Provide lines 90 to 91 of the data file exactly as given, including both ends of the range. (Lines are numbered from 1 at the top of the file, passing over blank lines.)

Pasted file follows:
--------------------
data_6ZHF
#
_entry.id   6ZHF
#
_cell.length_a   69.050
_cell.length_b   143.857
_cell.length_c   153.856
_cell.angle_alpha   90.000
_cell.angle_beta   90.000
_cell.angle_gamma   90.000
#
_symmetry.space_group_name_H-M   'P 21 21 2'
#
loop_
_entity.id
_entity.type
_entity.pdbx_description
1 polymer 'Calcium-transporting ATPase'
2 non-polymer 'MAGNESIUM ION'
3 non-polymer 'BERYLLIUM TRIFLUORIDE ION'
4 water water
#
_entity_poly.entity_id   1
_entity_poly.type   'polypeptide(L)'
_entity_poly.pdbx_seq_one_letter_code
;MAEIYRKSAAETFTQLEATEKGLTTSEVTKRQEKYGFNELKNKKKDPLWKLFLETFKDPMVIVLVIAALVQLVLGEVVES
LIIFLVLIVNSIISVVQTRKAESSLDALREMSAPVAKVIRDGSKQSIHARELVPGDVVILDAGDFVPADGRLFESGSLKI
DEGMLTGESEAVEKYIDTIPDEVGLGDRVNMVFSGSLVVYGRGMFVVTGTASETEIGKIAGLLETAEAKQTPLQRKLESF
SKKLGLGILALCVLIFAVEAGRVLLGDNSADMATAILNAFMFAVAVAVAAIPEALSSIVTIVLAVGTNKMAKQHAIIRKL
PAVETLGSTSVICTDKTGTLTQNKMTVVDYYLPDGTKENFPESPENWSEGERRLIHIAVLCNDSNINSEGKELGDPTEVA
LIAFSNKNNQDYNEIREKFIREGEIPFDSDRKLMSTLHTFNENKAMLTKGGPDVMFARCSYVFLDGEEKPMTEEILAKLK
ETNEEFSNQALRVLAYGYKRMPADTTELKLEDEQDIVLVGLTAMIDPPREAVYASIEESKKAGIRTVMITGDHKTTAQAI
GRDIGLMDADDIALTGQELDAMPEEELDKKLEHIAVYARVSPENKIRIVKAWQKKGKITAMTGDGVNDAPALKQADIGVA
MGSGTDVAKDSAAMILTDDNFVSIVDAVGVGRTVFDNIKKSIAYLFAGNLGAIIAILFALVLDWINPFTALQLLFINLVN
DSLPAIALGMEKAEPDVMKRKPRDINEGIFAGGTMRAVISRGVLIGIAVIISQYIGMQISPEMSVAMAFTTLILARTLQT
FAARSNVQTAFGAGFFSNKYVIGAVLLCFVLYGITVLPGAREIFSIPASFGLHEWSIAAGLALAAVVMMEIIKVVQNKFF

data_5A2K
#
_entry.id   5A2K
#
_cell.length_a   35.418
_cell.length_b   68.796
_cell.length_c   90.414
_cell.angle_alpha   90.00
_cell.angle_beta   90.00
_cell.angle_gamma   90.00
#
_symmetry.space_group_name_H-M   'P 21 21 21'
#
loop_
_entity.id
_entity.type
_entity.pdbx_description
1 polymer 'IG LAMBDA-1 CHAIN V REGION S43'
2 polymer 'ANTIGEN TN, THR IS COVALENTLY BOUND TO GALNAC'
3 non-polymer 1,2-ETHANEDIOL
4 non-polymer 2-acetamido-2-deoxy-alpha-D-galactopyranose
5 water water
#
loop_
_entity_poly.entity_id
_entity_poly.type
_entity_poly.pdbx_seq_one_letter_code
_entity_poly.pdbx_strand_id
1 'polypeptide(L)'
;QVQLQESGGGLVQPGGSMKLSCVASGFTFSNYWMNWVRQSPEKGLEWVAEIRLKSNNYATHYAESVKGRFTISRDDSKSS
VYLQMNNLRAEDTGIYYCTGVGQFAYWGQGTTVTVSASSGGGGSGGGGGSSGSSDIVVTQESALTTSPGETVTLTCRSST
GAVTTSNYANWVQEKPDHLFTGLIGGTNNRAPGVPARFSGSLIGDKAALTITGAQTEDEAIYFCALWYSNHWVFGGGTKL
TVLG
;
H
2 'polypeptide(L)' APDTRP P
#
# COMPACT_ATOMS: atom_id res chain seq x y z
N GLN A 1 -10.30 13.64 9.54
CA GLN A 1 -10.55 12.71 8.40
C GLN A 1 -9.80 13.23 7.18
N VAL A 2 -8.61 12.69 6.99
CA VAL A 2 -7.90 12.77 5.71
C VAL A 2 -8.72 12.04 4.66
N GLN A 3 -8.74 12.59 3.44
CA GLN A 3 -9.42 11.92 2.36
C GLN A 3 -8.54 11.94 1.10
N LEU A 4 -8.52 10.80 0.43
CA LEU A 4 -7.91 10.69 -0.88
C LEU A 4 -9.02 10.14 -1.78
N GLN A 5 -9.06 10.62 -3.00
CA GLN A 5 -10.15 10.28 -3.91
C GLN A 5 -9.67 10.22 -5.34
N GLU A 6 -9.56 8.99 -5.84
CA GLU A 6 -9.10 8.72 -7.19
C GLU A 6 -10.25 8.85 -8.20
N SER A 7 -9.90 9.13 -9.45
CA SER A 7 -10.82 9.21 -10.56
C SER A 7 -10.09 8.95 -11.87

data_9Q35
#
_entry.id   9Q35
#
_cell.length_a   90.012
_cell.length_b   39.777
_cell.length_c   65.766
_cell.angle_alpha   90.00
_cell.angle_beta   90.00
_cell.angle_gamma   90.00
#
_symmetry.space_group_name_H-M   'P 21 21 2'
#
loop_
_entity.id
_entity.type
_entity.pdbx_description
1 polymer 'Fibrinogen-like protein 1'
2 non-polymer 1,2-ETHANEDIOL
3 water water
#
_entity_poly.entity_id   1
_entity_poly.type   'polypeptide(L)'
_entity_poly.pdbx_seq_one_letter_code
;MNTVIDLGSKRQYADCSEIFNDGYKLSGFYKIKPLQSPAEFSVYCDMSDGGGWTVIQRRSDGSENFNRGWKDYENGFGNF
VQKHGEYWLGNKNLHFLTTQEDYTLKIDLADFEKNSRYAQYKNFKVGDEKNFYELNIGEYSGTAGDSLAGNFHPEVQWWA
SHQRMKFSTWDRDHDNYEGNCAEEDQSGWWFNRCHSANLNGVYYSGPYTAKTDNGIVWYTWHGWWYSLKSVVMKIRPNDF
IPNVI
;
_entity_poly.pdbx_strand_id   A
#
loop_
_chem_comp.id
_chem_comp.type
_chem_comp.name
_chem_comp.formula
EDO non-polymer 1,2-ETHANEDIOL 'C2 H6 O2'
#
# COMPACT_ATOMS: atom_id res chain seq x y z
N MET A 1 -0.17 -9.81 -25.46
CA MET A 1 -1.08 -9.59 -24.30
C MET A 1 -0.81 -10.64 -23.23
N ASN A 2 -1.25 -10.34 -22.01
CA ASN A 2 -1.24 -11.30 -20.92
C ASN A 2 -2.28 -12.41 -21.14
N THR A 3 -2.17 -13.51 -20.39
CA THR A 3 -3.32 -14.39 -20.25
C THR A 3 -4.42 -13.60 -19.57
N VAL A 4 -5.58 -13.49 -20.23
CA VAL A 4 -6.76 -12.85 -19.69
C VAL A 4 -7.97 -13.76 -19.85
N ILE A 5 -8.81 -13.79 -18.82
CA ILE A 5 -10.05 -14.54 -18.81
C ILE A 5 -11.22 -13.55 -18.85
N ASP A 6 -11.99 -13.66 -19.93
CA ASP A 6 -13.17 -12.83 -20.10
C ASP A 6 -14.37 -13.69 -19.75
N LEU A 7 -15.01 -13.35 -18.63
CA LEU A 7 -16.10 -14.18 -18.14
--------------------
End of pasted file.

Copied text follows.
N GLU A 6 -9.56 8.99 -5.84
CA GLU A 6 -9.10 8.72 -7.19